apex_debug.info(l_result);

  apex_json.parse(
    p_values => l_values
    , p_source => l_result
  );

  :P1_SUM := apex_json.get_varchar2(
    p_path => 'result[%d].sum'
    , p0 => 1 
    , p_values => l_values
  );
 
  :P1_PRODUCT := apex_json.get_varchar2(
    p_path => 'result[%d].product'
    , p0 => 1 
    , p_values => l_values
  );
end;

Oracle APEX R Demo - Simple Calculator

The second page displays a report containing data imported from the sample file obtained a tutorial on performing simple linear regression with R. Clicking on the button “Generate Model” launches a third modal page that generates a linear model and then return the intercept and coefficient using a page load process.

declare
  l_request_body clob;
  l_result clob;
  l_values apex_json.t_values;
begin
  apex_json.initialize_clob_output;
  apex_json.open_array();

  for result in (
    select * from apexr_enrollments
  ) loop
    apex_json.open_object; 
    apex_json.write('year', result.year);
    apex_json.write('roll', result.roll);
    apex_json.write('unem', result.unem);
    apex_json.close_object;
  end loop;
 
  apex_json.close_all;
 
  l_request_body := apex_json.get_clob_output;

  apex_web_service.g_request_headers(1).name := 'Content-Type';
  apex_web_service.g_request_headers(1).value := 'application/x-www-form-urlencoded'; 
 
  l_result := apex_web_service.make_rest_request(
    p_url => 'http://localhost:4000/api/model'
    , p_http_method => 'POST'
    , p_body => 'data=' || l_request_body
  );
  apex_debug.info(l_result);

  apex_json.parse(
    p_values => l_values
    , p_source => l_result
  );

  :P3_INTERCEPT := apex_json.get_varchar2(
    p_path => 'result[%d].Estimate'
    , p0 => 1 
    , p_values => l_values
  );
 
  :P3_COEFFICIENT := apex_json.get_varchar2(
    p_path => 'result[%d].Estimate'
    , p0 => 2 
    , p_values => l_values
  );
 
  apex_json.free_output;
end;

Oracle APEX R Demo - Simple Calculator

The intercept and coefficient can then be used to predict enrollment rates given an unemployment rate. For the adventurous, try modifying the data using the Interactive Grid and see how the model and predicted values change.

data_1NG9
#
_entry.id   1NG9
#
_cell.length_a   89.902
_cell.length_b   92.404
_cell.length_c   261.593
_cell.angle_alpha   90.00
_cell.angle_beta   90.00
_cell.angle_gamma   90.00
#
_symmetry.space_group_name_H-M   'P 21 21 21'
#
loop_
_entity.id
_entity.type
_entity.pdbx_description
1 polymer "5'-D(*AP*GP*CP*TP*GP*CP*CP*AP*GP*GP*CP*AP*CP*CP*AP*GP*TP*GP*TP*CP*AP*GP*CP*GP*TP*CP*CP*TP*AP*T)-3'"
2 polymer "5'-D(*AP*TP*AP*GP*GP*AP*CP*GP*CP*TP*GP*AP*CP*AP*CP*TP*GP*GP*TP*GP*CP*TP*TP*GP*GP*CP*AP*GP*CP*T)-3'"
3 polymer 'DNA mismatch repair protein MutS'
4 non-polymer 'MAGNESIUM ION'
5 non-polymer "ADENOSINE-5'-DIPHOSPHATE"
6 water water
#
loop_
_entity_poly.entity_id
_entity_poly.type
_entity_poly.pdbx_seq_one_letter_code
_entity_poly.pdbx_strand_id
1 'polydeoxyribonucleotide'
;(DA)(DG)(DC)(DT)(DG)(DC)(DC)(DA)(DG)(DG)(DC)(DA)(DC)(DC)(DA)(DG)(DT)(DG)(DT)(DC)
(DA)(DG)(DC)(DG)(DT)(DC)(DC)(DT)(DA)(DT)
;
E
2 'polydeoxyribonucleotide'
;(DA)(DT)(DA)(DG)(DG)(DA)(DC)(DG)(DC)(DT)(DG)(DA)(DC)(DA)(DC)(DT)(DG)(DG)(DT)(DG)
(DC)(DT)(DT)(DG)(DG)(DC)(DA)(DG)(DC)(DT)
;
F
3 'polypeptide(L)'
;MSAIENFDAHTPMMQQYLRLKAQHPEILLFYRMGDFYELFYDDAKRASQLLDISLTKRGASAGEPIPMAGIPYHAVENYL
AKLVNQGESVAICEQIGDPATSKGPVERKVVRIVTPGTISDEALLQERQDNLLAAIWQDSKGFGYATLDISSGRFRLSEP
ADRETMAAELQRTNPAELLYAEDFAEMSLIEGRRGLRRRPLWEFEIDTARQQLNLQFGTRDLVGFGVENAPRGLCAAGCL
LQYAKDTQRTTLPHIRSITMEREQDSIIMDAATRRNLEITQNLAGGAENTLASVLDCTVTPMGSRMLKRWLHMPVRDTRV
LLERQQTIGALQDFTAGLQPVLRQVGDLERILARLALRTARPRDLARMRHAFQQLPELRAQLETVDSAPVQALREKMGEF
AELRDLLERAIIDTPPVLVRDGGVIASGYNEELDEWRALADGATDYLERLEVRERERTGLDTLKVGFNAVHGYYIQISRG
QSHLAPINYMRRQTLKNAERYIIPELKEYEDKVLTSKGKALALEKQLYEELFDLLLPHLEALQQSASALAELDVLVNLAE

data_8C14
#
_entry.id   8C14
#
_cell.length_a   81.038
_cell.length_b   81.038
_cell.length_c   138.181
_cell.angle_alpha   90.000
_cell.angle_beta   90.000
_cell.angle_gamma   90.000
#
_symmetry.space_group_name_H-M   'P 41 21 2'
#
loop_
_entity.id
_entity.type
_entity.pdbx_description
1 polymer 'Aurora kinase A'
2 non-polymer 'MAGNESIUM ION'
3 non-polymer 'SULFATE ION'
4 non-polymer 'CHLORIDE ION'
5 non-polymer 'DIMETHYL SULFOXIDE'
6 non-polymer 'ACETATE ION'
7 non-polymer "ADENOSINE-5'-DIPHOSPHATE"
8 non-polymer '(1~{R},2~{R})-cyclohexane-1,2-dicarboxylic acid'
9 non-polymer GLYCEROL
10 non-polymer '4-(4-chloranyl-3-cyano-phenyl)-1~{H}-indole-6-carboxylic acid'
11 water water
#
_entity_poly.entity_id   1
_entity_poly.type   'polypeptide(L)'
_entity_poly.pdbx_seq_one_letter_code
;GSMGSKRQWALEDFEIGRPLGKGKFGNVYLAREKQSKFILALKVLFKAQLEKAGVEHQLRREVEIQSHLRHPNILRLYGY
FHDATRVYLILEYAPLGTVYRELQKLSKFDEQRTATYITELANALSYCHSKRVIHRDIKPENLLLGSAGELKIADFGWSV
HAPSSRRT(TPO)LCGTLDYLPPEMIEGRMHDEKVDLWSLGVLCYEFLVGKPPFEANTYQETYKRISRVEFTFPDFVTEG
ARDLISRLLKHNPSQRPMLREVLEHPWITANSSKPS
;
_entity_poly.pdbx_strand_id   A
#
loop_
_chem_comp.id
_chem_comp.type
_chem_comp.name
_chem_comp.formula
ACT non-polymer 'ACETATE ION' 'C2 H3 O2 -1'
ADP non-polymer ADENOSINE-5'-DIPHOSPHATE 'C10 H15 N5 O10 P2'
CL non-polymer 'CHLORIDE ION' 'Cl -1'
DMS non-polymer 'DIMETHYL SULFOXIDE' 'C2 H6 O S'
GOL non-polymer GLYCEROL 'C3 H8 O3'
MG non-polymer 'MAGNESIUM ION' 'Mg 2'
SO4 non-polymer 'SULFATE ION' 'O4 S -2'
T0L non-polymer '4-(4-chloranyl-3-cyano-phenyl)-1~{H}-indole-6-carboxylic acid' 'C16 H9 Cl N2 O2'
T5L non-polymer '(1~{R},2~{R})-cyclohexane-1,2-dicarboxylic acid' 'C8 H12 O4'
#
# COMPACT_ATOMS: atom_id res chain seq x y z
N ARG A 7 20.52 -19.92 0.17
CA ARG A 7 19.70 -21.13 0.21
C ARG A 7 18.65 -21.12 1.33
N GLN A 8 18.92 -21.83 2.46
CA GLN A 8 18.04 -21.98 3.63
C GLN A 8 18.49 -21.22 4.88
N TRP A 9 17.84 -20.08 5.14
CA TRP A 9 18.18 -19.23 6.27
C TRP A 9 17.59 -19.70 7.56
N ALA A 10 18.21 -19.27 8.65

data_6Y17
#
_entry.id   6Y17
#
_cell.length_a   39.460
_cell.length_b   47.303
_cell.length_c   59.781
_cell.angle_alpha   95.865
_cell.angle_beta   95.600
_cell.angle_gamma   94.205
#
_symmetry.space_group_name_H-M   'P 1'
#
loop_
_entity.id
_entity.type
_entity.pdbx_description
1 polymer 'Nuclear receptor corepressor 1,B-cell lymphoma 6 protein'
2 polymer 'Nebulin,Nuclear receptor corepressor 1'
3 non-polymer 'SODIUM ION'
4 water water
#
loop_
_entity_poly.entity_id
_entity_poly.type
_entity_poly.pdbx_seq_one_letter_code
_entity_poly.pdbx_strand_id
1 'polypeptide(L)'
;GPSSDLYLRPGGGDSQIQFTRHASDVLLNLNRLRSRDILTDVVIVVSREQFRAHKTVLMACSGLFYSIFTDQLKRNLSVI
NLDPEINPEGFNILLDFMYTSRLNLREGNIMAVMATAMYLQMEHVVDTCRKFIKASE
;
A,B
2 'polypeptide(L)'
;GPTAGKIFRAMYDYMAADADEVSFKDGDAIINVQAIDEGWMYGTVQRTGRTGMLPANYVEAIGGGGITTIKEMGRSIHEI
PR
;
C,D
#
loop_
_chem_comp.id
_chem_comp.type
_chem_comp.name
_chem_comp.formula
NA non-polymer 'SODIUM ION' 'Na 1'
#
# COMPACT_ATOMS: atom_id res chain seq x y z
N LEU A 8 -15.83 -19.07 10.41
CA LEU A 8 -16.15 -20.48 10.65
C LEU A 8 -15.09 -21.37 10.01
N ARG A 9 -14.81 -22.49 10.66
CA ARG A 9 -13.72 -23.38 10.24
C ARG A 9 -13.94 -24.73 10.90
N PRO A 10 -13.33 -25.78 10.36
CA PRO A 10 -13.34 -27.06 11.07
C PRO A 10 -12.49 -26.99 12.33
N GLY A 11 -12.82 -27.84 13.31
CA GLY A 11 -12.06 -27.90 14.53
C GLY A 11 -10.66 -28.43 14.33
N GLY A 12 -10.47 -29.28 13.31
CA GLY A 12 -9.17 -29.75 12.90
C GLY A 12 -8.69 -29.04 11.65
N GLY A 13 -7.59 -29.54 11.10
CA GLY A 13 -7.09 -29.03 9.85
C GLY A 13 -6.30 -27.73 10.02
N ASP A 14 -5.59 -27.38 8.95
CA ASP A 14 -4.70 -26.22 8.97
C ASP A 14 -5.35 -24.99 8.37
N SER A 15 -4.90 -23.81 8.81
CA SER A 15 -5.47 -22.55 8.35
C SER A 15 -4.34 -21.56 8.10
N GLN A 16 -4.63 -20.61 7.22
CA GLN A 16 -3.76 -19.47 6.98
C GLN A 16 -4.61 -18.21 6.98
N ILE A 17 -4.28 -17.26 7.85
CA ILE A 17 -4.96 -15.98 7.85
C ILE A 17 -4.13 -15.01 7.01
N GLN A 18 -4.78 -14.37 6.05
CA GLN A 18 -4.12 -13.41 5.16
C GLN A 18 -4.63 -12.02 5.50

Access a functional demonstration of this APEX application here.

This is a very simple demonstration on how you can integrate and combine the powers of R and APEX, and is only meant as a starting references. There are many ways to improve the solution. For example, using database connectors to have either R or Node.js interact directly with the database. Some might even question, why not do everything in PL/SQL?

In preparation of my upcoming Kscope 17 presentation on Building in Blocks, I have been reading a lot on the Microservices Architecture and how the hype applies to us APEX developers. One characteristic that stands out to me is Decentralized Governance, and I quote:

“One of the consequences of centralized governance is the tendency to standardize on single technology platforms. Experience shows that this approach is constricting – not every problem is a nail and not every solution a hammer. We prefer using the right tool for the job and while monolithic applications can take advantage of different languages to a certain extent, it isn’t that common.”

If we had access to data analysts who are proficient in R, should we not spare them the effort of learning PL/SQL and re-implementing statistical computing code that has already been more elegantly addressed by R? And of course, vice versa.

At Insum, we believe that this is perhaps one of the biggest advantages of using APEX as the core development platform. With so much extensible features available to developers, APEX can be leveraged as a “construction based” or “breadboard”. Simply wire up other third-party application code like R or Node.js scripts, and benefit from other architectural components such as authentication, authorization, session state management and much more!

To learn more about how you can use APEX and Node.js to incorporate advanced JavaScript libraries, please contact us about our training and consulting services.

4 Comments:

    • Farzad Soltani
    • March 01, 2017
    • Reply

    Thanks for the amazing article Adrian. All of this can be run on Windows too, right? As long as we have the same development environment as OXAR?

      • Adrian Png
      • March 01, 2017
      • Reply

      Thanks Farzad! Yes, this should work on Windows or Mac since both R and Node.js are supported on these operating systems. You don’t need exactly the same environment as defined in OXAR. All you need is a functioning APEX environment running on your Windows machine.

    • Gaspar
    • March 06, 2017
    • Reply

    Adrian,
    This is super cool!
    This is an excellent way to show how extensible ORDS/APEX can be, I mean this is not just a demo but an amazing (functional) workaround to the main inhibitor for companies to use new technologies. (money).
    Great work!!

      • Adrian Png
      • March 06, 2017
      • Reply

      Thanks Gaspar! Glad you enjoyed the read!